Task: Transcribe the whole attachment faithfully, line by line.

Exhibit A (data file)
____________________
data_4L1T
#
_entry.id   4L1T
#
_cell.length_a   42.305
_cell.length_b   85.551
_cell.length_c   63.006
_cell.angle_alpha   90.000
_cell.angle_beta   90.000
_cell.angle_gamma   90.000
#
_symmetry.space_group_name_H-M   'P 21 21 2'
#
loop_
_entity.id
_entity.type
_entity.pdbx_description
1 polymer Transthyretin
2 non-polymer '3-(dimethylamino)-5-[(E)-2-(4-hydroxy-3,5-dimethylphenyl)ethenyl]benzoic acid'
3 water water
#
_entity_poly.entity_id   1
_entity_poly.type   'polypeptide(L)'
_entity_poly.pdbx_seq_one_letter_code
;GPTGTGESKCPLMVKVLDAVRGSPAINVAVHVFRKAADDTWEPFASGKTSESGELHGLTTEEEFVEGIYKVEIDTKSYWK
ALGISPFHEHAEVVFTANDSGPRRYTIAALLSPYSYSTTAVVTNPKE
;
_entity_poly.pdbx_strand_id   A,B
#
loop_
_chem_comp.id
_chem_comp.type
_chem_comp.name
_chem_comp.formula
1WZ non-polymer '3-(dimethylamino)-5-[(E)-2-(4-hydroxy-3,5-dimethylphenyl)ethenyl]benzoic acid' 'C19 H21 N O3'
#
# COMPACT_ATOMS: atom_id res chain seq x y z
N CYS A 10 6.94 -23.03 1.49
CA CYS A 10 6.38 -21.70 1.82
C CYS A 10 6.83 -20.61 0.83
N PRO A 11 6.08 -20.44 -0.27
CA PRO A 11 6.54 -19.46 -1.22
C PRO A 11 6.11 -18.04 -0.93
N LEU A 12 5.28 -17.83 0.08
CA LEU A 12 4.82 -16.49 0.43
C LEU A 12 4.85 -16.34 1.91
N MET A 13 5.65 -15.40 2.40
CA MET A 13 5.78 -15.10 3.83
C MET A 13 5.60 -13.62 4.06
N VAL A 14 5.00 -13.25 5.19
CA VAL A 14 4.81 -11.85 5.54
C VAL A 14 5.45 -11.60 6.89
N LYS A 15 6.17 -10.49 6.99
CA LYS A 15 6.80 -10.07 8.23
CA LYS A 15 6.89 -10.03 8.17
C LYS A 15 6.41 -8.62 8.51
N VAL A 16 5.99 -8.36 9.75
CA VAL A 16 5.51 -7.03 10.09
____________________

data_4L1T
#
_entry.id   4L1T
#
_cell.length_a   42.305
_cell.length_b   85.551
_cell.length_c   63.006
_cell.angle_alpha   90.000
_cell.angle_beta   90.000
_cell.angle_gamma   90.000
#
_symmetry.space_group_name_H-M   'P 21 21 2'
#
loop_
_entity.id
_entity.type
_entity.pdbx_description
1 polymer Transthyretin
2 non-polymer '3-(dimethylamino)-5-[(E)-2-(4-hydroxy-3,5-dimethylphenyl)ethenyl]benzoic acid'
3 water water
#
_entity_poly.entity_id   1
_entity_poly.type   'polypeptide(L)'
_entity_poly.pdbx_seq_one_letter_code
;GPTGTGESKCPLMVKVLDAVRGSPAINVAVHVFRKAADDTWEPFASGKTSESGELHGLTTEEEFVEGIYKVEIDTKSYWK
ALGISPFHEHAEVVFTANDSGPRRYTIAALLSPYSYSTTAVVTNPKE
;
_entity_poly.pdbx_strand_id   A,B
#
loop_
_chem_comp.id
_chem_comp.type
_chem_comp.name
_chem_comp.formula
1WZ non-polymer '3-(dimethylamino)-5-[(E)-2-(4-hydroxy-3,5-dimethylphenyl)ethenyl]benzoic acid' 'C19 H21 N O3'
#
# COMPACT_ATOMS: atom_id res chain seq x y z
N CYS A 10 6.94 -23.03 1.49
CA CYS A 10 6.38 -21.70 1.82
C CYS A 10 6.83 -20.61 0.83
N PRO A 11 6.08 -20.44 -0.27
CA PRO A 11 6.54 -19.46 -1.22
C PRO A 11 6.11 -18.04 -0.93
N LEU A 12 5.28 -17.83 0.08
CA LEU A 12 4.82 -16.49 0.43
C LEU A 12 4.85 -16.34 1.91
N MET A 13 5.65 -15.40 2.40
CA MET A 13 5.78 -15.10 3.83
C MET A 13 5.60 -13.62 4.06
N VAL A 14 5.00 -13.25 5.19
CA VAL A 14 4.81 -11.85 5.54
C VAL A 14 5.45 -11.60 6.89
N LYS A 15 6.17 -10.49 6.99
CA LYS A 15 6.80 -10.07 8.23
CA LYS A 15 6.89 -10.03 8.17
C LYS A 15 6.41 -8.62 8.51
N VAL A 16 5.99 -8.36 9.75
CA VAL A 16 5.51 -7.03 10.09